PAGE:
69

I'm writing some monitoring scripts in Python and I'm trying to find the cleanest way to get the process ID of any random running program given the name of that program

something like

ps -ef | grep MyProgram

I could parse the output of that however I thought there might be a better way in python

  • If you want to work cross-platform (e.g. just as well on Linux, Mac, Solaris, ...) there is no better way than parsing pf output. If it's for a single very specific platform please edit your Q to add that obviously-crucial info (exact OS versions you need to target) and the tag as well! – Alex Martelli Sep 21 '10 at 15:08
  • You can parse the output of the ps directly in python – user151019 Sep 21 '10 at 15:10
13

Try pgrep. Its output format is much simpler and therefore easier to parse.

289

From the standard library:

os.getpid()
  • 28
    That gets the pid of the python process not what the user is asking for – user151019 Sep 21 '10 at 15:09
  • 20
    Yes, it got me what I came here for. – Jorvis Sep 6 '16 at 16:23
19

If you are not limiting yourself to the standard library, I like psutil for this.

For instance to find all "python" processes:

>>> import psutil
>>> [p.info for p in psutil.process_iter(attrs=['pid', 'name']) if 'python' in p.info['name']]
[{'name': 'python3', 'pid': 21947},
 {'name': 'python', 'pid': 23835}]
  • Can you please provide an example for the same. – Krishna Oza May 3 '17 at 9:29
  • For lack of example – Paullo Jan 20 '18 at 9:37
7

Also: Python: How to get PID by process name?

Adaptation to previous posted answers.

def getpid(process_name):
    import os
    return [item.split()[1] for item in os.popen('tasklist').read().splitlines()[4:] if process_name in item.split()]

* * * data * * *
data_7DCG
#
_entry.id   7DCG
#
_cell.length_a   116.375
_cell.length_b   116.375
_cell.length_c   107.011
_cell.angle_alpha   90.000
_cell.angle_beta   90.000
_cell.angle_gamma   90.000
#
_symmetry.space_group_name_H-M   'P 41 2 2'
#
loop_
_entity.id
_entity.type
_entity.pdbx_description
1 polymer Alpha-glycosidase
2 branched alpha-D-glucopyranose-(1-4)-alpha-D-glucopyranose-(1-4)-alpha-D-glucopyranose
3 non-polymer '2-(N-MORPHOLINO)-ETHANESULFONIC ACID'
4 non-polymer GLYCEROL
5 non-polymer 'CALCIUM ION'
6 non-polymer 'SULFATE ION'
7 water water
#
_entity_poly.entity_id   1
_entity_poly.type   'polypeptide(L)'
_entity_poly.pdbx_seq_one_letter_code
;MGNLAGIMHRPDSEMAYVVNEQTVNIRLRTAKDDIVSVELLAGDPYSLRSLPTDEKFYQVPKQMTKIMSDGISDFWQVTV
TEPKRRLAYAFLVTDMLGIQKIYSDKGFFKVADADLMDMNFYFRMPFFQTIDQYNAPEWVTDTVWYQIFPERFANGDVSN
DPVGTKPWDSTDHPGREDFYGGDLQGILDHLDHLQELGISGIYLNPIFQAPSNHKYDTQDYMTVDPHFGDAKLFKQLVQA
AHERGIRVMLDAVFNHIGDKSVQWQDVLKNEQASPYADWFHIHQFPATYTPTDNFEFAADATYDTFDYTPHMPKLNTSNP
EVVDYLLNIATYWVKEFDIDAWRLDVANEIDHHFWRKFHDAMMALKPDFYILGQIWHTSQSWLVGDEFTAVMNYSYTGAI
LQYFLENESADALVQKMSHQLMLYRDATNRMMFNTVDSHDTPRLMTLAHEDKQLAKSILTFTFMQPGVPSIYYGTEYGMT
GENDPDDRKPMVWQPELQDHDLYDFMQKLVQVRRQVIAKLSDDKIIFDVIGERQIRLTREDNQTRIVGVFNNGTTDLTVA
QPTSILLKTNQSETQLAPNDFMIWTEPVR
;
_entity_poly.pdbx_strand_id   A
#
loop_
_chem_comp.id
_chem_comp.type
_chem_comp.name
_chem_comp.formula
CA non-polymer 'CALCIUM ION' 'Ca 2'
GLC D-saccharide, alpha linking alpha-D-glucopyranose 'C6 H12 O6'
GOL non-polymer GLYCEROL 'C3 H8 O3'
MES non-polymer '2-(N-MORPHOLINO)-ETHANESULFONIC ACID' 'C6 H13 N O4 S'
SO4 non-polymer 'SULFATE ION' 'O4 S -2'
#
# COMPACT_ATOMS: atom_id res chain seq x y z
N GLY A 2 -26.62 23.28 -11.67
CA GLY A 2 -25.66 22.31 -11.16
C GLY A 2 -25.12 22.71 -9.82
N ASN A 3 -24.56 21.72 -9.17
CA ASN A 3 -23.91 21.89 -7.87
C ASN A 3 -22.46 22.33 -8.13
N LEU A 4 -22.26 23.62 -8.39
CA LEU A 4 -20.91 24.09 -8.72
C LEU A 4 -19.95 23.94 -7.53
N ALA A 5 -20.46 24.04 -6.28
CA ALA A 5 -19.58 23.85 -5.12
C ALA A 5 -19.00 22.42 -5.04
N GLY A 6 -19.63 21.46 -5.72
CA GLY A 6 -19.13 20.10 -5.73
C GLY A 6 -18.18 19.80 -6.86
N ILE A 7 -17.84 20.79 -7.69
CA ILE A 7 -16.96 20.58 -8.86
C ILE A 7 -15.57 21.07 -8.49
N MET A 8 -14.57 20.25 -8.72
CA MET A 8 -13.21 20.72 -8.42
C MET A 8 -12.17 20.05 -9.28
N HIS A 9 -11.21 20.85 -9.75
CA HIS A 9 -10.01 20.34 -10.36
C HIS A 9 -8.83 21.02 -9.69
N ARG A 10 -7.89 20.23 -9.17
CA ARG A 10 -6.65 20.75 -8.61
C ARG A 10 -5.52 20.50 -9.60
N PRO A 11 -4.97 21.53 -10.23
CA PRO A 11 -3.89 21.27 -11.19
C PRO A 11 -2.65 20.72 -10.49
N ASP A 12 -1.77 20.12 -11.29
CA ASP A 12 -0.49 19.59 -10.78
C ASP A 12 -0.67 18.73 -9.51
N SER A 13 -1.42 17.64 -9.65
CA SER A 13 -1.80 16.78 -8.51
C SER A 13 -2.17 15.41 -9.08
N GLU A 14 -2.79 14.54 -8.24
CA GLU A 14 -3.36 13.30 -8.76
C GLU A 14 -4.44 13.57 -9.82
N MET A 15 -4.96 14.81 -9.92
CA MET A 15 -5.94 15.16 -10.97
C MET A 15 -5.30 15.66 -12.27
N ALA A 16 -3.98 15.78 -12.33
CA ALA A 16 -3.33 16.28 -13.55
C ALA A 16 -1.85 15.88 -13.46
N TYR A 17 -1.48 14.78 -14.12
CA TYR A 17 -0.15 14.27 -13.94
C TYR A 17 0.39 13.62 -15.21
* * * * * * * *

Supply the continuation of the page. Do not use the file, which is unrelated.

getpid('cmd.exe')
['6560', '3244', '9024', '4828']
3

For Windows

A Way to get all the pids of programs on your computer without downloading any modules:

import os

pids = []
a = os.popen("tasklist").readlines()
for x in a:
      try:
         pids.append(int(x[29:34]))
      except:
           pass
for each in pids:
         print(each)

If you just wanted one program or all programs with the same name and you wanted to kill the process or something:

import os, sys, win32api

tasklistrl = os.popen("tasklist").readlines()
tasklistr = os.popen("tasklist").read()

print(tasklistr)

def kill(process):
     process_exists_forsure = False
     gotpid = False
     for examine in tasklistrl:
            if process == examine[0:len(process)]:
                process_exists_forsure = True
     if process_exists_forsure:
         print("That process exists.")
     else:
        print("That process does not exist.")
        raw_input()
        sys.exit()
     for getpid in tasklistrl:
         if process == getpid[0:len(process)]:
                pid = int(getpid[29:34])
                gotpid = True
                try:
                  handle = win32api.OpenProcess(1, False, pid)
                  win32api.TerminateProcess(handle, 0)
                  win32api.CloseHandle(handle)
                  print("Successfully killed process %s on pid %d." % (getpid[0:len(prompt)], pid))
                except win32api.error as err: